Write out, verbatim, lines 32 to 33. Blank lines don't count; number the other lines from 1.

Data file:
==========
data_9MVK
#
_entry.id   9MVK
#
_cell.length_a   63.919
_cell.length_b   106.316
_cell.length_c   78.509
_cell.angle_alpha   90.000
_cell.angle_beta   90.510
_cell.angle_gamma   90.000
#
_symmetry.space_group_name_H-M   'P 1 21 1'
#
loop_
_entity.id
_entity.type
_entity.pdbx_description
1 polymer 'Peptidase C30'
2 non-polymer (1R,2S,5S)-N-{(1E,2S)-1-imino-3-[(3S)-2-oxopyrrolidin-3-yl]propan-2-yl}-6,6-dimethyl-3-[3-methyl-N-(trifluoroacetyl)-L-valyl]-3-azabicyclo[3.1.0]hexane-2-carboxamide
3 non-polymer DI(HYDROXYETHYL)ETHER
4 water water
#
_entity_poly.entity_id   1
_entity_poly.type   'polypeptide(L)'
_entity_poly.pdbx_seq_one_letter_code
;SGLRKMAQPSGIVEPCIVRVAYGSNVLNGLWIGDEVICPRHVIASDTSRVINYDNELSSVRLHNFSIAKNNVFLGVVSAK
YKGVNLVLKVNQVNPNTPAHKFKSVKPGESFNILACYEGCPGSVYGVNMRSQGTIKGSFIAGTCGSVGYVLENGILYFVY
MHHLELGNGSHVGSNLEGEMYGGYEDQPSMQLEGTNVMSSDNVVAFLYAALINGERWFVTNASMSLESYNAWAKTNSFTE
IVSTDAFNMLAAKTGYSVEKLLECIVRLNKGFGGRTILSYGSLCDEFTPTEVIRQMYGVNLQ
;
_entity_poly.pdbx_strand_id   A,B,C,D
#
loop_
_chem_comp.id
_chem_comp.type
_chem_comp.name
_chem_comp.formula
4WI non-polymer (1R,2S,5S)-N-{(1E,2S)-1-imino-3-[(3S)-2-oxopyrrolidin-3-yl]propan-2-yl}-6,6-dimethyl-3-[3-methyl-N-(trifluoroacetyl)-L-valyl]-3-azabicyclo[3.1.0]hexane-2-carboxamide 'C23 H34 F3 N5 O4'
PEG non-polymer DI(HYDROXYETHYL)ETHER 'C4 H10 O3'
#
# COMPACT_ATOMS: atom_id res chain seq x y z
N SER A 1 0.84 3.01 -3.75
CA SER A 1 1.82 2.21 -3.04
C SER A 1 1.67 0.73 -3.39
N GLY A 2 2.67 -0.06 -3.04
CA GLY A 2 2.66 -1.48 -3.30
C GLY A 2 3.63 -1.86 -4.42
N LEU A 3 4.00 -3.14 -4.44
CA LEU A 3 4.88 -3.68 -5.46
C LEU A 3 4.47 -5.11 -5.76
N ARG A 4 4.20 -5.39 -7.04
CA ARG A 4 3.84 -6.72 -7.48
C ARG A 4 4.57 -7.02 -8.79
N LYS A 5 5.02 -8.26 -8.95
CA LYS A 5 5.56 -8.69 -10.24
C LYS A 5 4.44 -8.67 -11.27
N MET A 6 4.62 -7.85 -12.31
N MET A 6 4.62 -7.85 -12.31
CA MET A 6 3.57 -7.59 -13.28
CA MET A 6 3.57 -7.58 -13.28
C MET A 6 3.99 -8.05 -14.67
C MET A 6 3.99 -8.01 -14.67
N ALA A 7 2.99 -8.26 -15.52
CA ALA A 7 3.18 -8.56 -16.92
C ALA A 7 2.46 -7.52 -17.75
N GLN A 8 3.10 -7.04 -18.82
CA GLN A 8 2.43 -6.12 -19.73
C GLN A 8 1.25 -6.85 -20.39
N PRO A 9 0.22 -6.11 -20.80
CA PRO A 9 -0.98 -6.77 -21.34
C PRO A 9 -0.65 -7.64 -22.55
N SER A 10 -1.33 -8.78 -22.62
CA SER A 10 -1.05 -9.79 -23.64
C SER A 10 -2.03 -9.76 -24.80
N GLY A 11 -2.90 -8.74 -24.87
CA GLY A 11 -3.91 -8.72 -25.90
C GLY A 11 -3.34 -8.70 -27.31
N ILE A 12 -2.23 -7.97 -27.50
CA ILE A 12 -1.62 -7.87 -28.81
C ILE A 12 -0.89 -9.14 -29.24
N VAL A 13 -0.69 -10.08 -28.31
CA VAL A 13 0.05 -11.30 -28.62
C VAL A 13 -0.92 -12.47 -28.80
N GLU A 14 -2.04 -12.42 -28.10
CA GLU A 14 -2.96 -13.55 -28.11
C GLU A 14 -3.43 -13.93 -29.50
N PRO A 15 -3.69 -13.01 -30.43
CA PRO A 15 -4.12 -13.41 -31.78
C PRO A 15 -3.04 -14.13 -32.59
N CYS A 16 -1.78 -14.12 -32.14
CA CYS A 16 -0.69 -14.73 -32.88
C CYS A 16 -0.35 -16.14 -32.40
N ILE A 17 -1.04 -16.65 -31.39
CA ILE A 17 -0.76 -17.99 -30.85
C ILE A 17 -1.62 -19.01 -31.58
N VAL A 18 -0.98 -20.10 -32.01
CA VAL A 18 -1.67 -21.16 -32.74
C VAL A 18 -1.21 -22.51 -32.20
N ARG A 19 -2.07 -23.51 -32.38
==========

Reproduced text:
#
loop_